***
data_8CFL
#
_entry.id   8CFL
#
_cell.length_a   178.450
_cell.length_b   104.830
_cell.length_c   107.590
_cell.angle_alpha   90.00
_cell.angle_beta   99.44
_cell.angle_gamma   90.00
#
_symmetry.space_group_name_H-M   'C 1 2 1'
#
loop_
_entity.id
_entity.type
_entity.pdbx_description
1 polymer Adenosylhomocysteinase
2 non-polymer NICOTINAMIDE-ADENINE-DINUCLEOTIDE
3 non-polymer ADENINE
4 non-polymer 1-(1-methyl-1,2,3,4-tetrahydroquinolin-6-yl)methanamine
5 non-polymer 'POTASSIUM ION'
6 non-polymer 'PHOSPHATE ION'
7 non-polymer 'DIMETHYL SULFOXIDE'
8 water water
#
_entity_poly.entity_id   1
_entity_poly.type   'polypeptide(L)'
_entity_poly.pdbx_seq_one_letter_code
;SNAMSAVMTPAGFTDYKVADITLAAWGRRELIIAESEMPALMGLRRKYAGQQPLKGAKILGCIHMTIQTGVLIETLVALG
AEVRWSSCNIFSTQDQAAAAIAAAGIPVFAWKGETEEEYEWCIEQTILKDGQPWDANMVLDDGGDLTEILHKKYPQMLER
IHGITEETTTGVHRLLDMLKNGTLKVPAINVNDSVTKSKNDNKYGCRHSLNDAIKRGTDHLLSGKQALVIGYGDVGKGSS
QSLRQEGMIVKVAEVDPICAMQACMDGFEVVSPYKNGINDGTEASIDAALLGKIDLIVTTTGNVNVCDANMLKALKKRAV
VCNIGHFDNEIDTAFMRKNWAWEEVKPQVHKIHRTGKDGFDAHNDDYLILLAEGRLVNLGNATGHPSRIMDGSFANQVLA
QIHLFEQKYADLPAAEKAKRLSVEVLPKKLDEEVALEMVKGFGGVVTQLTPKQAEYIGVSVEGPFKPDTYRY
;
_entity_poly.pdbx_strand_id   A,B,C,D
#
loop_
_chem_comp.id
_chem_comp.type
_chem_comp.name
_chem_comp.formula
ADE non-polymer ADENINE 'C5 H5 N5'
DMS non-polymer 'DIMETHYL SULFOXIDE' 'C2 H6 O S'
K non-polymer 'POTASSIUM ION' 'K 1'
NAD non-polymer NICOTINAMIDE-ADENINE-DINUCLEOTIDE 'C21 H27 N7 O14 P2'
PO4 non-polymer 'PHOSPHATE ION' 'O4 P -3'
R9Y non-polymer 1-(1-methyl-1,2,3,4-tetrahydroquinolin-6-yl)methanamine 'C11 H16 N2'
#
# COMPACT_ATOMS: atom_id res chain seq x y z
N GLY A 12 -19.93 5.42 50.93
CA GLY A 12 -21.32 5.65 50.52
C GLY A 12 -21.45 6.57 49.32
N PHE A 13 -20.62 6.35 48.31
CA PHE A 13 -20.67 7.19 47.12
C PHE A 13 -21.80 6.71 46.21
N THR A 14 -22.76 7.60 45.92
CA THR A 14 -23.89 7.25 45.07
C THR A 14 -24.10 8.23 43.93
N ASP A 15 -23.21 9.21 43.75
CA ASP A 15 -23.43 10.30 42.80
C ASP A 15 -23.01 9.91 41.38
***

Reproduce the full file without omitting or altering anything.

data_8CFL
#
_entry.id   8CFL
#
_cell.length_a   178.450
_cell.length_b   104.830
_cell.length_c   107.590
_cell.angle_alpha   90.00
_cell.angle_beta   99.44
_cell.angle_gamma   90.00
#
_symmetry.space_group_name_H-M   'C 1 2 1'
#
loop_
_entity.id
_entity.type
_entity.pdbx_description
1 polymer Adenosylhomocysteinase
2 non-polymer NICOTINAMIDE-ADENINE-DINUCLEOTIDE
3 non-polymer ADENINE
4 non-polymer 1-(1-methyl-1,2,3,4-tetrahydroquinolin-6-yl)methanamine
5 non-polymer 'POTASSIUM ION'
6 non-polymer 'PHOSPHATE ION'
7 non-polymer 'DIMETHYL SULFOXIDE'
8 water water
#
_entity_poly.entity_id   1
_entity_poly.type   'polypeptide(L)'
_entity_poly.pdbx_seq_one_letter_code
;SNAMSAVMTPAGFTDYKVADITLAAWGRRELIIAESEMPALMGLRRKYAGQQPLKGAKILGCIHMTIQTGVLIETLVALG
AEVRWSSCNIFSTQDQAAAAIAAAGIPVFAWKGETEEEYEWCIEQTILKDGQPWDANMVLDDGGDLTEILHKKYPQMLER
IHGITEETTTGVHRLLDMLKNGTLKVPAINVNDSVTKSKNDNKYGCRHSLNDAIKRGTDHLLSGKQALVIGYGDVGKGSS
QSLRQEGMIVKVAEVDPICAMQACMDGFEVVSPYKNGINDGTEASIDAALLGKIDLIVTTTGNVNVCDANMLKALKKRAV
VCNIGHFDNEIDTAFMRKNWAWEEVKPQVHKIHRTGKDGFDAHNDDYLILLAEGRLVNLGNATGHPSRIMDGSFANQVLA
QIHLFEQKYADLPAAEKAKRLSVEVLPKKLDEEVALEMVKGFGGVVTQLTPKQAEYIGVSVEGPFKPDTYRY
;
_entity_poly.pdbx_strand_id   A,B,C,D
#
loop_
_chem_comp.id
_chem_comp.type
_chem_comp.name
_chem_comp.formula
ADE non-polymer ADENINE 'C5 H5 N5'
DMS non-polymer 'DIMETHYL SULFOXIDE' 'C2 H6 O S'
K non-polymer 'POTASSIUM ION' 'K 1'
NAD non-polymer NICOTINAMIDE-ADENINE-DINUCLEOTIDE 'C21 H27 N7 O14 P2'
PO4 non-polymer 'PHOSPHATE ION' 'O4 P -3'
R9Y non-polymer 1-(1-methyl-1,2,3,4-tetrahydroquinolin-6-yl)methanamine 'C11 H16 N2'
#
# COMPACT_ATOMS: atom_id res chain seq x y z
N GLY A 12 -19.93 5.42 50.93
CA GLY A 12 -21.32 5.65 50.52
C GLY A 12 -21.45 6.57 49.32
N PHE A 13 -20.62 6.35 48.31
CA PHE A 13 -20.67 7.19 47.12
C PHE A 13 -21.80 6.71 46.21
N THR A 14 -22.76 7.60 45.92
CA THR A 14 -23.89 7.25 45.07
C THR A 14 -24.10 8.23 43.93
N ASP A 15 -23.21 9.21 43.75
CA ASP A 15 -23.43 10.30 42.80
C ASP A 15 -23.01 9.91 41.38